Fuel can also come from semi solids, such as gels (2 gels = roughly 200 calories). I wouldn’t rely exclusively on solids, but ingesting some is fine – especially if you are going at a slightly ‘slower’ pace. I’d save burgers for post-race, and stick to easily digestible and transportable foods. Avoid anything too fibrous or excessively chewy. Good options are: bananas (often provided at aid stations), non-nutty chocolate bars (I have one bite of a chocolate bar an hour on the bike), jellies or gummies, (chocolate covered) pretzels, rice krispie squares or even (white bread) sandwiches with jam. If you wanted you could even make your own rice balls – cooked white rice, with honey or melted marshmallow/chocolate to stick it together.
If you do take on solids, do it in the first ¾ of the ride. Any later and you’ll still be trying to digest it on the run, which isn’t always easy. If you do feel stomach discomfort it’s often best to ease off your pace, before it’s too late. If you have any special nutritional requirements make sure that you have back-up sources in transition and special needs bags.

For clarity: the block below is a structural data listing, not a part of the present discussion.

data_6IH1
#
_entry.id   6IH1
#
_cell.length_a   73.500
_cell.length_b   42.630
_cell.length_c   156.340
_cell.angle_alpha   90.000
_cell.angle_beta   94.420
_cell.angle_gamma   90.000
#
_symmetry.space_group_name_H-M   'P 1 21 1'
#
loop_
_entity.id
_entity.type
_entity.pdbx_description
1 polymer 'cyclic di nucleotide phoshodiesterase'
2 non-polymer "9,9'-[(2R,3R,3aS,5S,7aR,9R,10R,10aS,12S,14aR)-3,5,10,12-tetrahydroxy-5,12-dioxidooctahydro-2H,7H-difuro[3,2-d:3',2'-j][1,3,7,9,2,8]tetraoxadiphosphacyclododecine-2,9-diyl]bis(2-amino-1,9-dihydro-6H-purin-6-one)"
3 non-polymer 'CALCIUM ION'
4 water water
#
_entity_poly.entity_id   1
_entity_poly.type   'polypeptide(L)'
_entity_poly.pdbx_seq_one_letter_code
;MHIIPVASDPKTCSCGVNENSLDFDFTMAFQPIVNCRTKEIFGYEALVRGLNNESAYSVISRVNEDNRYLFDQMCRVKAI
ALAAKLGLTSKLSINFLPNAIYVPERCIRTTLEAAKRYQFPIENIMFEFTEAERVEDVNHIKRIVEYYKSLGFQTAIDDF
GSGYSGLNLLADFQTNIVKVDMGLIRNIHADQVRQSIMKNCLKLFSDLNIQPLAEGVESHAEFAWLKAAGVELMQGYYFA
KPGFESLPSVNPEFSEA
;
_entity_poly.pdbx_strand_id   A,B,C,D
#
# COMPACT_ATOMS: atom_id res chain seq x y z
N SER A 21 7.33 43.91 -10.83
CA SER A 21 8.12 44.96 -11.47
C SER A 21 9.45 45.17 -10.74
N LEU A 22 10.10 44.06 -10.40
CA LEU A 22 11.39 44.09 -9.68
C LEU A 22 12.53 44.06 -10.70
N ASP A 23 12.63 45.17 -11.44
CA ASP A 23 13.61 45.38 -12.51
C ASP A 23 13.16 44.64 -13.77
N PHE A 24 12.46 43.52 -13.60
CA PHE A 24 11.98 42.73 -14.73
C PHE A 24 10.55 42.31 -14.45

On the run, I take one gel every 25mins, washed down with some water. I would avoid solids during the marathon, unless you find yourself walking with a glowstick. Coke is OK, but once-you-pop its hard to stop, so leave this for the last 7-10km – or if things get very messy and you feel a bonk coming on.
Obviously the conditions play a huge part, and what is palatable/digestible in cold conditions may not be so at 35 degrees with 90% humidity.
However hard you try it really is difficult to replicate a race nutrition strategy in training. Yes, you can practice and prepare. But sometimes races throw you curve balls, or GI dynamite, that you least expect. Not everything will go perfectly. There will be discomfort, problems and challenges that you may, or may not, have predicted. Back up strategies help, but ultimately your body can sometimes behave in a way that you’d never have anticipated. It took me six ironman races to develop a nutritional strategy that didn’t leave me running for the bushes/lava fields.
Remember though, that whatever happens there will be a burger, pizza, kebab and a huge plate of chips waiting for you at the finish line. Race day food at its very best! Good luck!
(thanks go to Professor Asker Jeukendrup who taught me much of what I now know about race nutrition and also Rebecca Marshall for some of the photos below)